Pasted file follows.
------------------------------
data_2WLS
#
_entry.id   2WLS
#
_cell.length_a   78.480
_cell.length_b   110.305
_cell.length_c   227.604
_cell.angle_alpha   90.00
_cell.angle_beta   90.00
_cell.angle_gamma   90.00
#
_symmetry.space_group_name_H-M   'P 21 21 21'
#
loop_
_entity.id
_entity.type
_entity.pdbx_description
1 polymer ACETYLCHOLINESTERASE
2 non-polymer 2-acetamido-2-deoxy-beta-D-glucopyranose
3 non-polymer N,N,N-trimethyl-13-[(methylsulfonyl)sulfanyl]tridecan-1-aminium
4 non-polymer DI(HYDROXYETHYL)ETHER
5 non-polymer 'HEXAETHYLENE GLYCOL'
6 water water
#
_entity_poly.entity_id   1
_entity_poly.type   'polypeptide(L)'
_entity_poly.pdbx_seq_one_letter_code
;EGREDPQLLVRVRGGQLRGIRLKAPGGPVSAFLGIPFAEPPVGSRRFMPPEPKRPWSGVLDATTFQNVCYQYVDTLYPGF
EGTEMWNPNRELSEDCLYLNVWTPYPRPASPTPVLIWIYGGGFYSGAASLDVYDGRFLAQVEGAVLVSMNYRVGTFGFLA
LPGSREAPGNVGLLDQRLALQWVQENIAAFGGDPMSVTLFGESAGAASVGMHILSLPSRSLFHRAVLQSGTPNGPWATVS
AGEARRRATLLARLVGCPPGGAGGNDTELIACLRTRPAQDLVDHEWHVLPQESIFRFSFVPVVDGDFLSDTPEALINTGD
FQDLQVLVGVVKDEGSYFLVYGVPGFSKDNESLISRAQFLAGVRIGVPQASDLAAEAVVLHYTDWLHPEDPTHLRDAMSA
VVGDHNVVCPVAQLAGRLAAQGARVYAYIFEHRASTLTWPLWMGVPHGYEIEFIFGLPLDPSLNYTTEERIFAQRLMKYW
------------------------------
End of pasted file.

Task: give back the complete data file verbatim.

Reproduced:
data_2WLS
#
_entry.id   2WLS
#
_cell.length_a   78.480
_cell.length_b   110.305
_cell.length_c   227.604
_cell.angle_alpha   90.00
_cell.angle_beta   90.00
_cell.angle_gamma   90.00
#
_symmetry.space_group_name_H-M   'P 21 21 21'
#
loop_
_entity.id
_entity.type
_entity.pdbx_description
1 polymer ACETYLCHOLINESTERASE
2 non-polymer 2-acetamido-2-deoxy-beta-D-glucopyranose
3 non-polymer N,N,N-trimethyl-13-[(methylsulfonyl)sulfanyl]tridecan-1-aminium
4 non-polymer DI(HYDROXYETHYL)ETHER
5 non-polymer 'HEXAETHYLENE GLYCOL'
6 water water
#
_entity_poly.entity_id   1
_entity_poly.type   'polypeptide(L)'
_entity_poly.pdbx_seq_one_letter_code
;EGREDPQLLVRVRGGQLRGIRLKAPGGPVSAFLGIPFAEPPVGSRRFMPPEPKRPWSGVLDATTFQNVCYQYVDTLYPGF
EGTEMWNPNRELSEDCLYLNVWTPYPRPASPTPVLIWIYGGGFYSGAASLDVYDGRFLAQVEGAVLVSMNYRVGTFGFLA
LPGSREAPGNVGLLDQRLALQWVQENIAAFGGDPMSVTLFGESAGAASVGMHILSLPSRSLFHRAVLQSGTPNGPWATVS
AGEARRRATLLARLVGCPPGGAGGNDTELIACLRTRPAQDLVDHEWHVLPQESIFRFSFVPVVDGDFLSDTPEALINTGD
FQDLQVLVGVVKDEGSYFLVYGVPGFSKDNESLISRAQFLAGVRIGVPQASDLAAEAVVLHYTDWLHPEDPTHLRDAMSA
VVGDHNVVCPVAQLAGRLAAQGARVYAYIFEHRASTLTWPLWMGVPHGYEIEFIFGLPLDPSLNYTTEERIFAQRLMKYW